The gap between rich and poor is far greater than previously reported, because the poorest half of the world has even less wealth than previous studies showed
Ian Angus offers his opinions and recommendations, pro and con, on seven books he read while Climate & Capitalism was taking a break.
British Columbia’s carbon tax has been held up as a climate success, but an analysis of the province’s emissions under the tax tells another story.
‘Ian Angus’s distinctive contribution is to underscore, with his geologically grounded perspective, the need to combine immediate measures of relief with a long-term agenda of transformation.’
Climate & Capitalism will resume its regular publishing schedule on or about October 24. In the meantime, have you read these top-rated articles from the summer of 2016?
Long before the Anthropocene Working Group reported on the new epoch, Yrjö Haila and Richard Levins argued that global ecohistory entered a new stage sometime after World War II
Mark your calendars: Ian Angus speaks on ‘Facing the Anthropocene: Fossil Capitalism and the Crisis of the Earth System,’ at public meetings in Vancouver, Toronto, and Ottawa
Social and environmental problems are aptly diagnosed in George Monbiot’s new book and, more importantly, they are diagnosed with great flair and eloquence.
The German daily Junge Welt interviews John Bellamy Foster on capitalism’s destruction of nature, ecological Marxism from Marx’s time to the present, and the environmental crisis as a class issue.
Ian Angus: “I can’t recall another book that positions the present global crisis in Earth’s deep history so well, in a form that can be readily understood by non-specialists. Every ecosocialist should read it.”
Hans Baer: “Democratic eco-socialism rejects a statist, growth-oriented, productivist ethic and recognizes that humans live on an ecologically fragile planet with limited resources that must be sustained and renewed as much as possible for future generations.”
The annual State of the Climate report confirms that 2015 surpassed 2014 as the warmest year ever recorded. Greenhouse gases, surface temperatures and global sea levels all passed previous highs.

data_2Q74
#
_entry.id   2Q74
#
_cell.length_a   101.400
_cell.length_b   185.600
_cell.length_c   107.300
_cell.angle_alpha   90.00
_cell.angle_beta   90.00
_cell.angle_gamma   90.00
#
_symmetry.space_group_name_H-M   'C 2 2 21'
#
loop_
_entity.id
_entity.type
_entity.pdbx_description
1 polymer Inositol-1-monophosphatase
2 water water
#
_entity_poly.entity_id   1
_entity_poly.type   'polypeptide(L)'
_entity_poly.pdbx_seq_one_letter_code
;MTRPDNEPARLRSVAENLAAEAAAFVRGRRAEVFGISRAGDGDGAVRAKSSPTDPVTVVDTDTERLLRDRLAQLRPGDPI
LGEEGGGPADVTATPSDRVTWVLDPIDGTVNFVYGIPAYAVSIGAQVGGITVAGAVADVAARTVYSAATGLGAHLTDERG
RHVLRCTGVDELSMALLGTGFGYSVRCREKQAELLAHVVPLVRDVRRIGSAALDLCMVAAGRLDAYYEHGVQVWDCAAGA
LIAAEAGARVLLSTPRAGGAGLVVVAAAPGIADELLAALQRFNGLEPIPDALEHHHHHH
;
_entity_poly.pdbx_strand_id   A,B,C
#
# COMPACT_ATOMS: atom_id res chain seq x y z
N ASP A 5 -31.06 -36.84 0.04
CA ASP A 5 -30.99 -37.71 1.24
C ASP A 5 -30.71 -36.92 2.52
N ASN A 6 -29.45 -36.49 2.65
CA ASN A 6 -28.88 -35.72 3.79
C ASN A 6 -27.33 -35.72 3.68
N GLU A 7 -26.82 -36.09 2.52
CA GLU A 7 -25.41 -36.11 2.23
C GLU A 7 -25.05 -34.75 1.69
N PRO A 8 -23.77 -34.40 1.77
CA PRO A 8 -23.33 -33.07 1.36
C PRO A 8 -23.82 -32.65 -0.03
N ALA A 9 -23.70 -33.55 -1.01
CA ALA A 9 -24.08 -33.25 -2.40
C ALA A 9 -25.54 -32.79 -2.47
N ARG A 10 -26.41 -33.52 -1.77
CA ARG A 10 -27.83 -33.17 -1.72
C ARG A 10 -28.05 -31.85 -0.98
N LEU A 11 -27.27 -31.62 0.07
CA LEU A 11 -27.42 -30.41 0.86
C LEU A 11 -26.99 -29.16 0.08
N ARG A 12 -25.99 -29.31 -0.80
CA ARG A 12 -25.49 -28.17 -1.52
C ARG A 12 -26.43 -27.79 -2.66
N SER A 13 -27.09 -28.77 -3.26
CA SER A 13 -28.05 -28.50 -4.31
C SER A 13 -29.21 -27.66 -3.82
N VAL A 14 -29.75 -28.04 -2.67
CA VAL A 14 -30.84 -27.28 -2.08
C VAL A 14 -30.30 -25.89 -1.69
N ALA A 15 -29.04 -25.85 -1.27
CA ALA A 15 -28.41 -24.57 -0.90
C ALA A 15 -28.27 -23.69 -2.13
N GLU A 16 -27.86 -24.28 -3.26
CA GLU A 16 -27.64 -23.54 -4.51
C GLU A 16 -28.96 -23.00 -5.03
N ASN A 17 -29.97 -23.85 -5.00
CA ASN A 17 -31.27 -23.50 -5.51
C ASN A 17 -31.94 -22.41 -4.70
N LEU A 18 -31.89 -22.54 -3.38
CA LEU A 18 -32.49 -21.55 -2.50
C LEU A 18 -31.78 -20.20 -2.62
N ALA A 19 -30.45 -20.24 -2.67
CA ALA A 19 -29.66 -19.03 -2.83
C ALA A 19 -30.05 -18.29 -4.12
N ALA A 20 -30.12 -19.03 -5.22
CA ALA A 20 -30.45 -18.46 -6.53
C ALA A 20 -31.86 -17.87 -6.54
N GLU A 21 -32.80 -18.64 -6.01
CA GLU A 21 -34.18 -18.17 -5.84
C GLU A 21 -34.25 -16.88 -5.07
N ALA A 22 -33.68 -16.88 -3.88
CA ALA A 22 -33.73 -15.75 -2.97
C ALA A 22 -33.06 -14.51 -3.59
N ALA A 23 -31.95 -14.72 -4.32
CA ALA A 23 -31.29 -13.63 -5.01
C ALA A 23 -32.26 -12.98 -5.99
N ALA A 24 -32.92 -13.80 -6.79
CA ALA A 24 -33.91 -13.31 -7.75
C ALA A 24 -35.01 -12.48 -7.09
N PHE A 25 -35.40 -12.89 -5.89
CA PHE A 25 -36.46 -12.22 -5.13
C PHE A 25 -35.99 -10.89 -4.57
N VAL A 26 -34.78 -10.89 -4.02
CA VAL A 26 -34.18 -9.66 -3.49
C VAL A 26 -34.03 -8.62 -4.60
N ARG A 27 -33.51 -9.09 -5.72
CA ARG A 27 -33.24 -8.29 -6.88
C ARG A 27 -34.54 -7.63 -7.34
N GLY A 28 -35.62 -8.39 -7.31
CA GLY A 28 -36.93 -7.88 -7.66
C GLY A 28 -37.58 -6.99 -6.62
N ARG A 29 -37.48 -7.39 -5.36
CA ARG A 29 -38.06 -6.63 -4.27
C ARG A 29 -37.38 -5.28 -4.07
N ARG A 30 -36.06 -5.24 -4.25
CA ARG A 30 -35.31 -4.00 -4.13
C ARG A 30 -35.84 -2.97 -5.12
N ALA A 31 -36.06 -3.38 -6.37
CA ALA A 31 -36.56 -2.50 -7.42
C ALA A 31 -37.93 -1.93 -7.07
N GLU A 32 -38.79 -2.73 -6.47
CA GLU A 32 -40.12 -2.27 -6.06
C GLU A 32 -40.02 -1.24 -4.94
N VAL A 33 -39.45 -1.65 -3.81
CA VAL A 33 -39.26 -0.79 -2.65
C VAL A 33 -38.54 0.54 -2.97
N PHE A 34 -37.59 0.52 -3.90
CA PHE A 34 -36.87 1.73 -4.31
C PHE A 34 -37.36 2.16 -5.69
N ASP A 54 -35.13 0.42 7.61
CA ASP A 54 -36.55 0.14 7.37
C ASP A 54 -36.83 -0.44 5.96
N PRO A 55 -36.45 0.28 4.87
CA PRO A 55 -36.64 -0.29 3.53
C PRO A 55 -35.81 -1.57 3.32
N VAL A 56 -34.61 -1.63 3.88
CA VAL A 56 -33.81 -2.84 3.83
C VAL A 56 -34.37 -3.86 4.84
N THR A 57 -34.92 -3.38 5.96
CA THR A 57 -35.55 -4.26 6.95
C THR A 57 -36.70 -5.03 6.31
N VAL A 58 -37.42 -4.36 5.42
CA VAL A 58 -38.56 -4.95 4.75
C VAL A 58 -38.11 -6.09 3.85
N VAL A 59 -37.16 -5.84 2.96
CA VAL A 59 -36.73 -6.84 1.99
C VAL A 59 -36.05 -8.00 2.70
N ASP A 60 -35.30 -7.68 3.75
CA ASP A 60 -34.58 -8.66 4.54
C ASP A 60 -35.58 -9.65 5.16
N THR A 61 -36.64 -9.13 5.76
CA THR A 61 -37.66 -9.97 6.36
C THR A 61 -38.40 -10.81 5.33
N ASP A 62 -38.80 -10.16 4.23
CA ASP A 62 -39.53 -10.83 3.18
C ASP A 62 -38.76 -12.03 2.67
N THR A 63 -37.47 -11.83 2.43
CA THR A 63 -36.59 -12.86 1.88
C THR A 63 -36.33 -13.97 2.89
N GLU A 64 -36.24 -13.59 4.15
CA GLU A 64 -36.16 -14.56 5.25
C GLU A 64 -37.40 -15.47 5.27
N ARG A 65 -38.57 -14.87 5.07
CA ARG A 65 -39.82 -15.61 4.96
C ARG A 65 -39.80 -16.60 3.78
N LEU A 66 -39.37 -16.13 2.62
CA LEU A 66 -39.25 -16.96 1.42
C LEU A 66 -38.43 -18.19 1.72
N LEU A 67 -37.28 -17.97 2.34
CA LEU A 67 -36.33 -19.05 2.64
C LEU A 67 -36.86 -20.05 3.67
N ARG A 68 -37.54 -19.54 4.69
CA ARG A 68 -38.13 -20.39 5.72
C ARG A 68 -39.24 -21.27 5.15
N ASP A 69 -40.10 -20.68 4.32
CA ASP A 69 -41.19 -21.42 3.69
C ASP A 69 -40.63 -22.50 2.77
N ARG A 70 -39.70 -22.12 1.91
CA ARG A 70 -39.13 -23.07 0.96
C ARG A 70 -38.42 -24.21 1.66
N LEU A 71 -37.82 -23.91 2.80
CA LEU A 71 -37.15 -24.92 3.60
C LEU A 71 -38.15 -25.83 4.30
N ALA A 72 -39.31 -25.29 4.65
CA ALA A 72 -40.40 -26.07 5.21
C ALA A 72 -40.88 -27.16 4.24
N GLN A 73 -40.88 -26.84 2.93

Five new books for green lefts and left greens. Cuban science fiction … the birth of the Anthropocene … agribusiness and disease … surviving catastrophe … rising seas … private plunder of public assets.
Janet Biehl’s engrossing biography shows that Bookchin, an unlikely social theorist and radical philosopher, produced an important body of work of lasting significance.
An important history of the Anthropocene updates the classic ‘Something New Under the Sun.’ It describes how our world has been transformed since 1945, but avoids discussing why.
Kamran Nayeri argues that Jason W. Moore’s theories involve major departures from Marxism, and do not themselves provide a coherent alternative approach to understanding capitalism’s impact on the natural world.
A valuable introduction to the development of Marxist thinking on the environment, by a leading ecosocialist. Michael Löwy explores proposals for radical change, and concrete experiences of the global struggle against ecocide.
Another contribution to C&C’s ongoing discussion of Andreas Malm’s masterful new book on the origins and current implications of an economic system whose deep dependence on fossil fuels threatens the survival of civilization.
Climate & Capitalism is taking a short break. To help you avoid painful withdrawal symptoms, here are five books and a pamphlet that should be in every ecosocialist’s book bag this summer — or winter, if you are in the southern hemisphere.
“In the opening pages, I immediately recognized that here was an author who actually gets what the ‘Anthropocene’ entails both in terms of the physical science and the political economy of our times and conveys this in such a readable and accessible style.”